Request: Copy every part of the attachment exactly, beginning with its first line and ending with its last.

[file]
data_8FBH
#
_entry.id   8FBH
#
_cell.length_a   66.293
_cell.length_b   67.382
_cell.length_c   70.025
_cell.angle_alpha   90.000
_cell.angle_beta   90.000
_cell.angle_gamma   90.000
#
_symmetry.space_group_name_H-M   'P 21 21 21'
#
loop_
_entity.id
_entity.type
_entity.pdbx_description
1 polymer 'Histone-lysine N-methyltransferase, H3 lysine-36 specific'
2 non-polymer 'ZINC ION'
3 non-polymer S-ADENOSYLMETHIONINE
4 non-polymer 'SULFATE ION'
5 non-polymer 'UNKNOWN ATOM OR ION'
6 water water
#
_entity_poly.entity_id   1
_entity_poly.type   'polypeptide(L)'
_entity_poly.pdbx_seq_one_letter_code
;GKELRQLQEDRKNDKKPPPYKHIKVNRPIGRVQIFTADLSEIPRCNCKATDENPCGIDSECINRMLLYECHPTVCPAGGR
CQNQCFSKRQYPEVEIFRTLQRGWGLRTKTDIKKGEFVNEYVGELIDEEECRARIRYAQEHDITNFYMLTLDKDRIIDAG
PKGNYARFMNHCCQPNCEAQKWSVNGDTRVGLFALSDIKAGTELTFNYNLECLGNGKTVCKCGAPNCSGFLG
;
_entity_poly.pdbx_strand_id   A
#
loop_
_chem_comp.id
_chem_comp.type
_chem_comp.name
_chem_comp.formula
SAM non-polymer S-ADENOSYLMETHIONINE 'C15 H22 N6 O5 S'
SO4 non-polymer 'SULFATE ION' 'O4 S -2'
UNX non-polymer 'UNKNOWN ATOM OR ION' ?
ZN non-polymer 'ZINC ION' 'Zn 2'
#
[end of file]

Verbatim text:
data_8FBH
#
_entry.id   8FBH
#
_cell.length_a   66.293
_cell.length_b   67.382
_cell.length_c   70.025
_cell.angle_alpha   90.000
_cell.angle_beta   90.000
_cell.angle_gamma   90.000
#
_symmetry.space_group_name_H-M   'P 21 21 21'
#
loop_
_entity.id
_entity.type
_entity.pdbx_description
1 polymer 'Histone-lysine N-methyltransferase, H3 lysine-36 specific'
2 non-polymer 'ZINC ION'
3 non-polymer S-ADENOSYLMETHIONINE
4 non-polymer 'SULFATE ION'
5 non-polymer 'UNKNOWN ATOM OR ION'
6 water water
#
_entity_poly.entity_id   1
_entity_poly.type   'polypeptide(L)'
_entity_poly.pdbx_seq_one_letter_code
;GKELRQLQEDRKNDKKPPPYKHIKVNRPIGRVQIFTADLSEIPRCNCKATDENPCGIDSECINRMLLYECHPTVCPAGGR
CQNQCFSKRQYPEVEIFRTLQRGWGLRTKTDIKKGEFVNEYVGELIDEEECRARIRYAQEHDITNFYMLTLDKDRIIDAG
PKGNYARFMNHCCQPNCEAQKWSVNGDTRVGLFALSDIKAGTELTFNYNLECLGNGKTVCKCGAPNCSGFLG
;
_entity_poly.pdbx_strand_id   A
#
loop_
_chem_comp.id
_chem_comp.type
_chem_comp.name
_chem_comp.formula
SAM non-polymer S-ADENOSYLMETHIONINE 'C15 H22 N6 O5 S'
SO4 non-polymer 'SULFATE ION' 'O4 S -2'
UNX non-polymer 'UNKNOWN ATOM OR ION' ?
ZN non-polymer 'ZINC ION' 'Zn 2'
#